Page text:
When constraining a parameter for a sample of sources, it can be useful to determine what parent model could have generated the parameter posteriors you have constrained. This session uses Hierarchical Bayesian modelling to do this.

Key objectives:
  • Understand the concept of parent distributions
  • Combine individual posteriors to constrain a parent distribution
  • Constrain a variety of parent distribution models for a given set of posteriors
These exercises involve simulating spectra. See Exercise 0.5 for examples of how to do this. If you do not have it already, install PosteriorStacker:
$ pip install posteriorstacker  
Alternatively, you can just download the script and use it in your directory.
  • First, generate a fake population by simulating the sources described in the csv file here. Each row represents a realisation of model 2 to simulate, in which PhoIndex and log(nH) have been simulated from the distributions:

  • After simulating each source, bin and re-fit the spectra with model2 to derive posteriors on PhoIndex, log(norm) and log(nH). Make sure to use uninformative priors for all parameters. Important: if the posterior samples were to be obtained with a non-uniform prior, the posterior samples should first be resampled according to the inverse of the prior that was used.

  • Next, package 1000 samples from the PhoIndex and log(nH) parameter posteriors, ready for PosteriorStacker to use in the later sections. To do this for e.g., PhoIndex, run the following command from the directory containing the simulated outputfiles_basename directories (note parameters with brackets in the name should be written in quotes):
    $ load_ultranest_outputs.py sim_0/ sim_1/ sim_2/ sim_3/ sim_4/ sim_5/ sim_6/ ... \
                                --samples 1000 \
                                --parameter PhoIndex \
                                --out posterior_samples_PhoIndex.txt
    The output posterior_samples_PhoIndex.txt file contains 1000 sampled rows of each PhoIndex posterior.

  • Visualise the data by calculating the 16th, 50th & 84th quantiles of each posterior sample and plotting as an errorbar. E.g., in Python:
    import numpy as np
    import pandas as pd
    quantiles = [16, 50, 84]
    x = np.loadtxt("posterior_samples_PhoIndex.txt")
    q = np.percentile(x, quantiles, axis = 1)
    df = pd.DataFrame(data = {"q%d" %(qvalue): q[i] for i, qvalue in enumerate(quantiles)})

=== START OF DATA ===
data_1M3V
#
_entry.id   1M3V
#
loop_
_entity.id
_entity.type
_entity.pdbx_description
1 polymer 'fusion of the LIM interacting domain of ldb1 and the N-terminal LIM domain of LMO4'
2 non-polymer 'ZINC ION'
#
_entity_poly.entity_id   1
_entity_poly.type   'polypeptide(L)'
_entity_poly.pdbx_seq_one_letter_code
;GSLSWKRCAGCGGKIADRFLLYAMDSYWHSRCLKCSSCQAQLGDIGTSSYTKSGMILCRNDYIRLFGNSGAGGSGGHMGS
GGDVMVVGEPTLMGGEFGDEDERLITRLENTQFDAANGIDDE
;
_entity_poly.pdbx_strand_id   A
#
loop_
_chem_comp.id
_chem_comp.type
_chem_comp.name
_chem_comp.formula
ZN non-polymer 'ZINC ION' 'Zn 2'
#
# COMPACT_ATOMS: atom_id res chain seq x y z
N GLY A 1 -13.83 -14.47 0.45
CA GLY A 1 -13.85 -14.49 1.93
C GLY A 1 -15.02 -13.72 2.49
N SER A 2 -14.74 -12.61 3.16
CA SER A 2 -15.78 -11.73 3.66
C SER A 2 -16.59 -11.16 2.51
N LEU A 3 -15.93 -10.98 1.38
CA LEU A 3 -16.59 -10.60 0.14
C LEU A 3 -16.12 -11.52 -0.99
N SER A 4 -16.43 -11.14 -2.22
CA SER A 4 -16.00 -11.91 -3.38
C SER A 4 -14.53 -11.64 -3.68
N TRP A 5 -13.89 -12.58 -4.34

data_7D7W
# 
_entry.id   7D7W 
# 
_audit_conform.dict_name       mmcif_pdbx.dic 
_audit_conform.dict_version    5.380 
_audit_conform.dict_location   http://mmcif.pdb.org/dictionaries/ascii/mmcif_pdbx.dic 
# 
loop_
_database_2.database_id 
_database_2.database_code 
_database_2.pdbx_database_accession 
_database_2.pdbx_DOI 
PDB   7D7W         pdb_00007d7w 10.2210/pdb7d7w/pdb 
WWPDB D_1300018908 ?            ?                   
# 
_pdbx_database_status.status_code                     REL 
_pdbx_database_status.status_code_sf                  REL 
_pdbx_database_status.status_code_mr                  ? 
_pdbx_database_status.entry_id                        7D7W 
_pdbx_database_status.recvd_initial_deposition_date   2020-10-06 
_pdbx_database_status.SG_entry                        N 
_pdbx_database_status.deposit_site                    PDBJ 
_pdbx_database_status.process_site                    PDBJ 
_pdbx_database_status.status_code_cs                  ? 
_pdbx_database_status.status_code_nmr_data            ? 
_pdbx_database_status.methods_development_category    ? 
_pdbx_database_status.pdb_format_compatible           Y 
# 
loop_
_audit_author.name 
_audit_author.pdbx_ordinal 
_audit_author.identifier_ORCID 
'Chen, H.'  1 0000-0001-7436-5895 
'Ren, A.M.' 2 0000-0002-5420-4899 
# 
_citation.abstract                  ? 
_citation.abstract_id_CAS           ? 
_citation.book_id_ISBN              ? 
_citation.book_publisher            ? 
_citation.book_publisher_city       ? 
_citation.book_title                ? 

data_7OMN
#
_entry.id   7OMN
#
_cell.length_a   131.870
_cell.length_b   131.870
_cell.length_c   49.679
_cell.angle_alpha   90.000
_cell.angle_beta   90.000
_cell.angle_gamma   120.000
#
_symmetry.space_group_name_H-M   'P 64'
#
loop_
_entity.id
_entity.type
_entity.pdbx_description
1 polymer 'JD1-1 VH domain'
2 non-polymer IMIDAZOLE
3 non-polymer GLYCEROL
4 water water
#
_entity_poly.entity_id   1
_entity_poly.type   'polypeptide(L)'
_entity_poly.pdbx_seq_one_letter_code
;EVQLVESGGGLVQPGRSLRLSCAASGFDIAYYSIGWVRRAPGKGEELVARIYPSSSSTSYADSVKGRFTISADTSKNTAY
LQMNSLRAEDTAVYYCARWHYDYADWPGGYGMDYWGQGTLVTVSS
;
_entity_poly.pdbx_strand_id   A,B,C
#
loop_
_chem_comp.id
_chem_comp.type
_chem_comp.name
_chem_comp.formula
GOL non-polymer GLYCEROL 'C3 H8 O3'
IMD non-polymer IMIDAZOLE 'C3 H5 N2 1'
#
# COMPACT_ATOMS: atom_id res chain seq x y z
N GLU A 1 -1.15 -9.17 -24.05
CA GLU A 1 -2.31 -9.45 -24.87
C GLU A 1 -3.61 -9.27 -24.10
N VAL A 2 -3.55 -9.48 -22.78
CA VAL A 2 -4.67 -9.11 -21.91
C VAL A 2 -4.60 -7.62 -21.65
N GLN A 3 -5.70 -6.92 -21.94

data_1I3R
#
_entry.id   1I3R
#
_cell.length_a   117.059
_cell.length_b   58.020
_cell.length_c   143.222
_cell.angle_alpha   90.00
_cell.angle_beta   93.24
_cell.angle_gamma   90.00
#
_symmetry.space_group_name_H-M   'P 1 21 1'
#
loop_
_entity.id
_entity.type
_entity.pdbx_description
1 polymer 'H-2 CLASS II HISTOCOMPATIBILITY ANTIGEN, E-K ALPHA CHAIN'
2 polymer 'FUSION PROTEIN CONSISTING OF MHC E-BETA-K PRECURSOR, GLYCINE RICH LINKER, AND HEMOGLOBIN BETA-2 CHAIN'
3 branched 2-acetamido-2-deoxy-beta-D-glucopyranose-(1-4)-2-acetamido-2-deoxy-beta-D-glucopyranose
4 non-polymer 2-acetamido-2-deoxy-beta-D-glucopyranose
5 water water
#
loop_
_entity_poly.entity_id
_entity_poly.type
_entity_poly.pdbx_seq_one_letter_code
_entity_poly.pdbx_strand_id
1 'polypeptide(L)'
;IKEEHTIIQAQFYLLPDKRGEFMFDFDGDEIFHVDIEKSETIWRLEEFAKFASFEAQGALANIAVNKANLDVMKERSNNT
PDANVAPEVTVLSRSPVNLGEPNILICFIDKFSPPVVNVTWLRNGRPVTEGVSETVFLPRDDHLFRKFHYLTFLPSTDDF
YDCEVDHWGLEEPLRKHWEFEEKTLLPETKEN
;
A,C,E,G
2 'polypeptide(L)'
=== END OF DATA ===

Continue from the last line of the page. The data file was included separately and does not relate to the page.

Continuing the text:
import matplotlib.pyplot as plt
    plt.errorbar(x=df["q50"], xerr=[df["q50"]-df["q16"], df["q84"]-df["q50"]], y=range(len(df)), marker="o", ls=" ", color="orange")
    plt.xlim(df["q16"].min() - 0.5, df["q84"].max() + 0.5)

Exercise 4.2 - Gaussian parent distribution

Here we will combine several individual source posterior distributions to derive a Gaussian sample distribution for the photon index.

  • Run PosteriorStacker on the posterior_samples_PhoIndex.txt file generated in Exercise 4.1:
    $ posteriorstacker.py posterior_samples_PhoIndex.txt 0.5 3. 10 --name="PhoIndex"  
    PosteriorStacker then fits two models for the parent sample distribution: a histogram model with each bin height as the free parameters (using a Dirichlet prior) and a Gaussian model with mean and sigma as the free parameters.

  • Examine the posteriorsamples.txt_out.pdf file.

  • What can you say about the distribution of PhoIndex? What would happen if you acquired more posterior samples and/or used higher signal-to-noise spectra to fit?

Exercise 4.3 - histogram parent distribution

Now you have created a Gaussian parent population for photon index using PosteriorStacker, this exercise will focus on an NH distribution acquired with the histogram model.

  • First run PosteriorStacker on the log(nH) posterior samples file generated in Exercise 4.1:
    $ posteriorstacker.py posterior_samples_lognH.txt 20 24 4 --name="PhoIndex"  

  • Next load the parent model posterior using pandas:
    df = pd.read_csv("histogram/chains/equal_weighted_post.txt", delim_whitespace=True)  

  • Each column of the posterior is an individual column density bin fraction. Use the posterior to estimate the 16th, 50th and 84th quantiles of each fraction found with the parent model. Are the fractions consistent with the distribution originally simulated from shown in Exercise 4.1?

  • Now simulate the same spectra as described by the csv file in Exercise 4.1 with Chandra, re-fit with BXA using only the Chandra spectra and generate the parent population histogram in column density. Are any of the histogram bin fraction uncertainties decreased? Why or why not?